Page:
When the Cleveland Clinic Lou Ruvo Center for Brain Health opened in 2009, it was praised for state-of-the-art programming and dedication to researching neurodegenerative disease.
The next thunder of accolades went to its Frank Gehry-designed building: The sloping, stainless shell structure is composed of anomalous windows and 18,000 tiles that pop up as a warped assemblage of structures at the edge of Symphony Park.
It’s the clinic’s patient care-oriented interiors, however, that have had a more profound effect on those it serves, helping illustrate the benefits of a well-designed health institution. Gehry, along with Larry Ruvo, the center’s founder, sought solutions to better accommodate visitors with neurodegenerative issues, making its minimalist interior with curvilinear lines, punctuations of color and calming organic shapes a pursuit beyond aesthetics.
Curved hallways reduce confusion and the potential of getting lost, and floor-to-ceiling natural lighting creates a sense of warmth. Indirect lighting helps prevent patients from becoming transfixed. There is an absence of shadows that could confuse or frighten, as well as other potential environmental triggers.
But when patients leave the center, they return to the pitfalls of traditional design, says Dr. Dylan Wint, a researcher at the clinic and chair for brain health education.
“The primary issue is that people don’t spend most of their time in health care. They’re in their homes, offices, other places,” Wint says. “We need to be thoughtful in designing our spaces. We have the expertise of knowing what patients go through, knowing the typical neurological problems and the ability to respond to [them] with solutions.”
In seeking better remedies, the clinic teamed up with UNLV to launch a new Master of Healthcare Interior Design Program through the School of Architecture. The two-year cross-disciplinary program, launched this August, follows a series of health care design courses that began in partnership with the Cleveland Clinic four years ago as part of the university’s undergraduate interior architecture and design track.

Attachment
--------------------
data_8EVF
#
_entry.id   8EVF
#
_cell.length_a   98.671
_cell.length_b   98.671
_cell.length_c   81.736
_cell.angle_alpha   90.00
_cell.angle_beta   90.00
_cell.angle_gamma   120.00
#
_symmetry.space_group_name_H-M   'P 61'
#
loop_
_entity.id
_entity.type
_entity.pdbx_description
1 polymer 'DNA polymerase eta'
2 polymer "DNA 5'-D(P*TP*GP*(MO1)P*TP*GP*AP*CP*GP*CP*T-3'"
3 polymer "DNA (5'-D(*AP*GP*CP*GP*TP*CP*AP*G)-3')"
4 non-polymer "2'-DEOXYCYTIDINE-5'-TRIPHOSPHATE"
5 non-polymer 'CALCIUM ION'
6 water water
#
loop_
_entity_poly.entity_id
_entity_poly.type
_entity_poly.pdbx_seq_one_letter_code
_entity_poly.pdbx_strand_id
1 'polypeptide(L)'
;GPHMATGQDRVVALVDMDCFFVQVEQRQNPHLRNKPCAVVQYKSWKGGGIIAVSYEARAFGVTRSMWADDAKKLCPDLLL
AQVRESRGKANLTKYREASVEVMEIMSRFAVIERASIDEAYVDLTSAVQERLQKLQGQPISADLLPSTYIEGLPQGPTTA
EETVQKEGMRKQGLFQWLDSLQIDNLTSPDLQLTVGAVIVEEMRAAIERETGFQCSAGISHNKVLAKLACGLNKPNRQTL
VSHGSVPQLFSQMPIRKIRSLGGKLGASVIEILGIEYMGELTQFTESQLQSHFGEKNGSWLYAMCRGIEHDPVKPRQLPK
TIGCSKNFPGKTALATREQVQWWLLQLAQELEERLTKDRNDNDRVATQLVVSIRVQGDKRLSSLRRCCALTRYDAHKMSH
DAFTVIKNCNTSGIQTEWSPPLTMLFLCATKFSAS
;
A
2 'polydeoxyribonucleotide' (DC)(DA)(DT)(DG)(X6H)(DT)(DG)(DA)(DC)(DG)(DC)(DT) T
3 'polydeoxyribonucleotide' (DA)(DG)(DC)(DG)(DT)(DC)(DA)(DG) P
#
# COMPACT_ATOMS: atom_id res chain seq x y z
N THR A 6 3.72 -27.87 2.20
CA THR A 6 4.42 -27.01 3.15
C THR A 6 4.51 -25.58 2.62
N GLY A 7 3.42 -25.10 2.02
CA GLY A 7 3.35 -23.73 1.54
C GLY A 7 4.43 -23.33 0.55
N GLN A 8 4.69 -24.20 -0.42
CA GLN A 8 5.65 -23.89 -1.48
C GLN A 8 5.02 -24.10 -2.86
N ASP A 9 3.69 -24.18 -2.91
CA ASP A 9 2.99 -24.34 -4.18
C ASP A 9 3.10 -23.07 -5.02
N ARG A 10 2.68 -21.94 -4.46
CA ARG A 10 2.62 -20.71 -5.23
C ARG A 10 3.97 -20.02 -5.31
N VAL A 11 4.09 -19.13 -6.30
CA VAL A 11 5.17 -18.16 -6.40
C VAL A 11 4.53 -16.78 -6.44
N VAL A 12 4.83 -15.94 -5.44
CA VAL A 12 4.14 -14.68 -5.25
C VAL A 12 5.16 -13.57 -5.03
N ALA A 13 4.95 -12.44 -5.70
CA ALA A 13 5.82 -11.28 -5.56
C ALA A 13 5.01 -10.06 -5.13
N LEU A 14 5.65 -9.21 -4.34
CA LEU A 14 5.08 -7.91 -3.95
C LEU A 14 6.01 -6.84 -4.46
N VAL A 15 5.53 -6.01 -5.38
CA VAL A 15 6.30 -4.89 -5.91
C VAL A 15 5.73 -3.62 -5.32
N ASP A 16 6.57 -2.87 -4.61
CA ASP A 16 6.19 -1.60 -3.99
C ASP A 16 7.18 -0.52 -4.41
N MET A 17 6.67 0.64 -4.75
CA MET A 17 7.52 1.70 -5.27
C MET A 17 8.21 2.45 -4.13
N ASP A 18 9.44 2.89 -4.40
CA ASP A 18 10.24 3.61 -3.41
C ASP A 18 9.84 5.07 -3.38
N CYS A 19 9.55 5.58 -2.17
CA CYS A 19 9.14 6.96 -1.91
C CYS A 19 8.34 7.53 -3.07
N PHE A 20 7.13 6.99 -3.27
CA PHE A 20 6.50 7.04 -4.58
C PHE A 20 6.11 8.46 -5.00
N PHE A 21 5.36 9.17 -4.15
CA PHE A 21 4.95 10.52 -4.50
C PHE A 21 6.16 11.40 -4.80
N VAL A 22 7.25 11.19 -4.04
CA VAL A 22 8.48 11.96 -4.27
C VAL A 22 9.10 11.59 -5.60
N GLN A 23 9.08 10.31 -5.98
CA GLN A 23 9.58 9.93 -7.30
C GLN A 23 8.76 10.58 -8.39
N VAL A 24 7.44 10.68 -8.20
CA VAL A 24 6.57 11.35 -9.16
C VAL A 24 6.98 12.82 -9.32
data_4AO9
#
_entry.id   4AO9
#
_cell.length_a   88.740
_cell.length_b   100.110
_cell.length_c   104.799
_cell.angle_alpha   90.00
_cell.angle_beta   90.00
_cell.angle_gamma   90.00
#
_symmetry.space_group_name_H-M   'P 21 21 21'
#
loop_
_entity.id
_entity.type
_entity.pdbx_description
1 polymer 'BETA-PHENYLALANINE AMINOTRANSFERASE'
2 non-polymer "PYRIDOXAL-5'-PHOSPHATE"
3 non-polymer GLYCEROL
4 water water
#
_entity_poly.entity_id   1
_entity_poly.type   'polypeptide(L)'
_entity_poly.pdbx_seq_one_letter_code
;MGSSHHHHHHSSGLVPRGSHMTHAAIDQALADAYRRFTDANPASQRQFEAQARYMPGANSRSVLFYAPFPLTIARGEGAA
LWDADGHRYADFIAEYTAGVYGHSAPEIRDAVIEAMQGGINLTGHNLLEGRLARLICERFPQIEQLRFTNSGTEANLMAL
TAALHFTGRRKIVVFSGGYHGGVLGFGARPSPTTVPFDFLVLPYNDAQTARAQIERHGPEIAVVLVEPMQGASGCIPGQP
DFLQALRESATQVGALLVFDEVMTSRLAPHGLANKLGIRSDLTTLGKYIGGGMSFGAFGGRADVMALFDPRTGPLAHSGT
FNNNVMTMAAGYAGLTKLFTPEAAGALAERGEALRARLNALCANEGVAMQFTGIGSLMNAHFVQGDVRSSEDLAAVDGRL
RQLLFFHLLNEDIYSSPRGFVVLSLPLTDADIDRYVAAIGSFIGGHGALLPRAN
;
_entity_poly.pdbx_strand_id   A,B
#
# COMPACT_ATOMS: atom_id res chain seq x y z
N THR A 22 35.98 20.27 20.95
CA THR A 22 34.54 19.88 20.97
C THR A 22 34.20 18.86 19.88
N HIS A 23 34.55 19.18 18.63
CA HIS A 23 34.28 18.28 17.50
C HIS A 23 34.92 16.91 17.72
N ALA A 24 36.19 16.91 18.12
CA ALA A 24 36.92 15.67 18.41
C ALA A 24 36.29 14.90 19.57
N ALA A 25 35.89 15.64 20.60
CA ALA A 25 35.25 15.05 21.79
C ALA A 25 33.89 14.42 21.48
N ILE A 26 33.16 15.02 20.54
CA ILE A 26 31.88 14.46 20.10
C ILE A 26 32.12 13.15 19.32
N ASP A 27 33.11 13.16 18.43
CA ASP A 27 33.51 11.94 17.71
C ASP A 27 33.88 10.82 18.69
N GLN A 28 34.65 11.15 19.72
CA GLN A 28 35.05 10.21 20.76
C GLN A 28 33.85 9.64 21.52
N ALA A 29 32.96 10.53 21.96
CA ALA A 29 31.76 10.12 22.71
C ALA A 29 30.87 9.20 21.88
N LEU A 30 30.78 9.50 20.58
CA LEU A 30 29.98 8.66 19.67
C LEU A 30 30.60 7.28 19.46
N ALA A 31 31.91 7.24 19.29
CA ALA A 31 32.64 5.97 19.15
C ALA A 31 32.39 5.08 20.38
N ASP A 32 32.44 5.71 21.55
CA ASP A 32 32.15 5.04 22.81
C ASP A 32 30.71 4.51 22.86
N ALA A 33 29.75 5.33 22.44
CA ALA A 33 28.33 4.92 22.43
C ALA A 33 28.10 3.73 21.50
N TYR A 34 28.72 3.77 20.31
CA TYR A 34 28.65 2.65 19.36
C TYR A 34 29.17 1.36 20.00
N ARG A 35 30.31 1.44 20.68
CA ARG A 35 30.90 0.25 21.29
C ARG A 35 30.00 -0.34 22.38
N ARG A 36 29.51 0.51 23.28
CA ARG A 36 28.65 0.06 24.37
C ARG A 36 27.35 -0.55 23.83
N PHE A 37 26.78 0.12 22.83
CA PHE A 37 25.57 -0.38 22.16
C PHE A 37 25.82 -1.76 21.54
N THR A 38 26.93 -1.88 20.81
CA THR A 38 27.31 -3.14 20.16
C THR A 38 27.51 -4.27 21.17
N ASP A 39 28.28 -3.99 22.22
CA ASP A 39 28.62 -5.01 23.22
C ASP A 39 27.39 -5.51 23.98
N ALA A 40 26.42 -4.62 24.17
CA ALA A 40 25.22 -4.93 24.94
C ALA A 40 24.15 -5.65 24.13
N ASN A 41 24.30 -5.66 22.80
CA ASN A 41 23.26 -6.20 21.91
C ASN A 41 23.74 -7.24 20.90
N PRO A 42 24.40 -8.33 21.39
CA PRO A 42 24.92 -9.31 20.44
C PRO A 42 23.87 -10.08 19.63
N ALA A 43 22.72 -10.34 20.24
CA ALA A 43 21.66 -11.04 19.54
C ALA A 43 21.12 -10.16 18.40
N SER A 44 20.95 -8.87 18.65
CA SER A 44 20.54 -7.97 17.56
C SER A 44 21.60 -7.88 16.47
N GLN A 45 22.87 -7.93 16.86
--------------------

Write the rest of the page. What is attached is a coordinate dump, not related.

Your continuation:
“About 12 years go, we began offering courses in the aging project, focusing more on retirement communities,” says professor Attila Lawrence, who helped establish and now heads the new program. “We’ve found that 80 percent of people in their later years want to stay in their own homes. If the environment is challenging you to manage your condition, you have to go into an institution. What we can do is design an environment to match the capabilities of people.”
Lawrence, who recently completed two years of funded academic research involving neuroscientific approach to design, says thoughtful interiors can not only prevent potential falls and address problems related to social isolation (such as acoustics), but also promote cognitive neurological health. Buildings can encourage walking or ensure natural light orientation is present. Research, he and Wint say, has shown that falls can be reduced through full-spectrum lighting, which is the equivalent of daylight around noontime. In addition, placement of cupboards and cabinets at eye level and none below waist level also helps reduce falling in patients with Parkinson’s disease. And just how important is lighting in one’s space? Professionally designed lighting can even help treat depression.
“The best care is in the home environment, and the most practical way to accommodate someone is to improve that environment,” Lawrence says. “The 21st century is so much about not how much you know, but how you’re going to use that knowledge. And the environment is far more important than people realize.”